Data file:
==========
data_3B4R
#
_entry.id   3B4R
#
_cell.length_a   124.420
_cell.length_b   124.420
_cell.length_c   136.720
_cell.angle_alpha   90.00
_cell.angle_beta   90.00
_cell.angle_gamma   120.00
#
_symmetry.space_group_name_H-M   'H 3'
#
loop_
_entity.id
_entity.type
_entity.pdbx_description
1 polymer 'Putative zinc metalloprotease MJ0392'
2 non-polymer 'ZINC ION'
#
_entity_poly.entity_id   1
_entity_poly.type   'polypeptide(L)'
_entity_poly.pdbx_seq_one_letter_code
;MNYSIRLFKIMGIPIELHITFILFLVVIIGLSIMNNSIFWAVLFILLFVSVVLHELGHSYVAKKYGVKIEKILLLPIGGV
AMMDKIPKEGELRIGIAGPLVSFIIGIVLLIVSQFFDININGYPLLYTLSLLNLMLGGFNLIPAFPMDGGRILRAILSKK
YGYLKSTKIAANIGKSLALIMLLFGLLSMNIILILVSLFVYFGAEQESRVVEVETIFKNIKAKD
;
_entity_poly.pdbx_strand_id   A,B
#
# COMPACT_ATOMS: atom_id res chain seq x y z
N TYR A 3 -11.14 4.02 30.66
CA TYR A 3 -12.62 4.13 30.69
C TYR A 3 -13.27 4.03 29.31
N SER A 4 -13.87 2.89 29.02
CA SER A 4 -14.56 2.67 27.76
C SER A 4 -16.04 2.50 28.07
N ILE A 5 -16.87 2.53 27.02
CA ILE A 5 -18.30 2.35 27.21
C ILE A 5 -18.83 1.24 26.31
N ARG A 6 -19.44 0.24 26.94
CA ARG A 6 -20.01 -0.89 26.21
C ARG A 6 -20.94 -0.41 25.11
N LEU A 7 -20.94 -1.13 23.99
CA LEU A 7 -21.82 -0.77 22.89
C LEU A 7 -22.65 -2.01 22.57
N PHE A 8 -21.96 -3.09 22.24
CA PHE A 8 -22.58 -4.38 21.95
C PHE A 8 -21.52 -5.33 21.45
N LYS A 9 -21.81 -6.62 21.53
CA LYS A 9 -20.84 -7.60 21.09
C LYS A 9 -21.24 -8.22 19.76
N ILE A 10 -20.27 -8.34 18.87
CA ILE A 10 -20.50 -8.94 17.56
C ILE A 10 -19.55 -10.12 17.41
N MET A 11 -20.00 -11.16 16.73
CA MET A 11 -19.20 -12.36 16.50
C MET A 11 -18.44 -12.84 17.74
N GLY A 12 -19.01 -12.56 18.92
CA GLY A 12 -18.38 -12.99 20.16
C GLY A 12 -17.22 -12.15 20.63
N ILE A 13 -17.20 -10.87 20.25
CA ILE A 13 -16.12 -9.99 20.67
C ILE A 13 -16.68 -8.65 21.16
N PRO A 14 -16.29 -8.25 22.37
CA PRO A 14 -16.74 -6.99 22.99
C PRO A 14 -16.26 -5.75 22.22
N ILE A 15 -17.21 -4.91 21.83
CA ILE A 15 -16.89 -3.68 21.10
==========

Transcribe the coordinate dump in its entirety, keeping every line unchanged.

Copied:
data_3B4R
#
_entry.id   3B4R
#
_cell.length_a   124.420
_cell.length_b   124.420
_cell.length_c   136.720
_cell.angle_alpha   90.00
_cell.angle_beta   90.00
_cell.angle_gamma   120.00
#
_symmetry.space_group_name_H-M   'H 3'
#
loop_
_entity.id
_entity.type
_entity.pdbx_description
1 polymer 'Putative zinc metalloprotease MJ0392'
2 non-polymer 'ZINC ION'
#
_entity_poly.entity_id   1
_entity_poly.type   'polypeptide(L)'
_entity_poly.pdbx_seq_one_letter_code
;MNYSIRLFKIMGIPIELHITFILFLVVIIGLSIMNNSIFWAVLFILLFVSVVLHELGHSYVAKKYGVKIEKILLLPIGGV
AMMDKIPKEGELRIGIAGPLVSFIIGIVLLIVSQFFDININGYPLLYTLSLLNLMLGGFNLIPAFPMDGGRILRAILSKK
YGYLKSTKIAANIGKSLALIMLLFGLLSMNIILILVSLFVYFGAEQESRVVEVETIFKNIKAKD
;
_entity_poly.pdbx_strand_id   A,B
#
# COMPACT_ATOMS: atom_id res chain seq x y z
N TYR A 3 -11.14 4.02 30.66
CA TYR A 3 -12.62 4.13 30.69
C TYR A 3 -13.27 4.03 29.31
N SER A 4 -13.87 2.89 29.02
CA SER A 4 -14.56 2.67 27.76
C SER A 4 -16.04 2.50 28.07
N ILE A 5 -16.87 2.53 27.02
CA ILE A 5 -18.30 2.35 27.21
C ILE A 5 -18.83 1.24 26.31
N ARG A 6 -19.44 0.24 26.94
CA ARG A 6 -20.01 -0.89 26.21
C ARG A 6 -20.94 -0.41 25.11
N LEU A 7 -20.94 -1.13 23.99
CA LEU A 7 -21.82 -0.77 22.89
C LEU A 7 -22.65 -2.01 22.57
N PHE A 8 -21.96 -3.09 22.24
CA PHE A 8 -22.58 -4.38 21.95
C PHE A 8 -21.52 -5.33 21.45
N LYS A 9 -21.81 -6.62 21.53
CA LYS A 9 -20.84 -7.60 21.09
C LYS A 9 -21.24 -8.22 19.76
N ILE A 10 -20.27 -8.34 18.87
CA ILE A 10 -20.50 -8.94 17.56
C ILE A 10 -19.55 -10.12 17.41
N MET A 11 -20.00 -11.16 16.73
CA MET A 11 -19.20 -12.36 16.50
C MET A 11 -18.44 -12.84 17.74
N GLY A 12 -19.01 -12.56 18.92
CA GLY A 12 -18.38 -12.99 20.16
C GLY A 12 -17.22 -12.15 20.63
N ILE A 13 -17.20 -10.87 20.25
CA ILE A 13 -16.12 -9.99 20.67
C ILE A 13 -16.68 -8.65 21.16
N PRO A 14 -16.29 -8.25 22.37
CA PRO A 14 -16.74 -6.99 22.99
C PRO A 14 -16.26 -5.75 22.22
N ILE A 15 -17.21 -4.91 21.83
CA ILE A 15 -16.89 -3.68 21.10